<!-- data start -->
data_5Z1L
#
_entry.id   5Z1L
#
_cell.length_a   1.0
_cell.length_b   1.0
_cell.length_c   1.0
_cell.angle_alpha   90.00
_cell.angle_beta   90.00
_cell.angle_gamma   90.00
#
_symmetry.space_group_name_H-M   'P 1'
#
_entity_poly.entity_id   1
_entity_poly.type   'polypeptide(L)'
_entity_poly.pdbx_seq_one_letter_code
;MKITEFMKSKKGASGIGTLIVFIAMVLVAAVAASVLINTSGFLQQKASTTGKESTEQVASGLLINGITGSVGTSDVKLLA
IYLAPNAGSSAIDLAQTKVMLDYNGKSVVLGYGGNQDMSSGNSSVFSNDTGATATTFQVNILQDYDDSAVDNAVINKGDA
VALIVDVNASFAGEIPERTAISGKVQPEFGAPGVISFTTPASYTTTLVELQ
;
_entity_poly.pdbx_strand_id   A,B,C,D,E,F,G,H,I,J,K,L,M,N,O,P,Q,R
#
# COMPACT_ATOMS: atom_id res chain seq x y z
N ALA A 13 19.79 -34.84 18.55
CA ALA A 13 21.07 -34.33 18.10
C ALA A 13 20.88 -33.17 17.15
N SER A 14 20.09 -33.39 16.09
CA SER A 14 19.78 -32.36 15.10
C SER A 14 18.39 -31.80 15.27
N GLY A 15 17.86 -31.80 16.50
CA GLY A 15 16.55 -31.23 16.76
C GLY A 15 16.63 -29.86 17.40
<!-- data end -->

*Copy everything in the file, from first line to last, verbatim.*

data_5Z1L
#
_entry.id   5Z1L
#
_cell.length_a   1.0
_cell.length_b   1.0
_cell.length_c   1.0
_cell.angle_alpha   90.00
_cell.angle_beta   90.00
_cell.angle_gamma   90.00
#
_symmetry.space_group_name_H-M   'P 1'
#
_entity_poly.entity_id   1
_entity_poly.type   'polypeptide(L)'
_entity_poly.pdbx_seq_one_letter_code
;MKITEFMKSKKGASGIGTLIVFIAMVLVAAVAASVLINTSGFLQQKASTTGKESTEQVASGLLINGITGSVGTSDVKLLA
IYLAPNAGSSAIDLAQTKVMLDYNGKSVVLGYGGNQDMSSGNSSVFSNDTGATATTFQVNILQDYDDSAVDNAVINKGDA
VALIVDVNASFAGEIPERTAISGKVQPEFGAPGVISFTTPASYTTTLVELQ
;
_entity_poly.pdbx_strand_id   A,B,C,D,E,F,G,H,I,J,K,L,M,N,O,P,Q,R
#
# COMPACT_ATOMS: atom_id res chain seq x y z
N ALA A 13 19.79 -34.84 18.55
CA ALA A 13 21.07 -34.33 18.10
C ALA A 13 20.88 -33.17 17.15
N SER A 14 20.09 -33.39 16.09
CA SER A 14 19.78 -32.36 15.10
C SER A 14 18.39 -31.80 15.27
N GLY A 15 17.86 -31.80 16.50
CA GLY A 15 16.55 -31.23 16.76
C GLY A 15 16.63 -29.86 17.40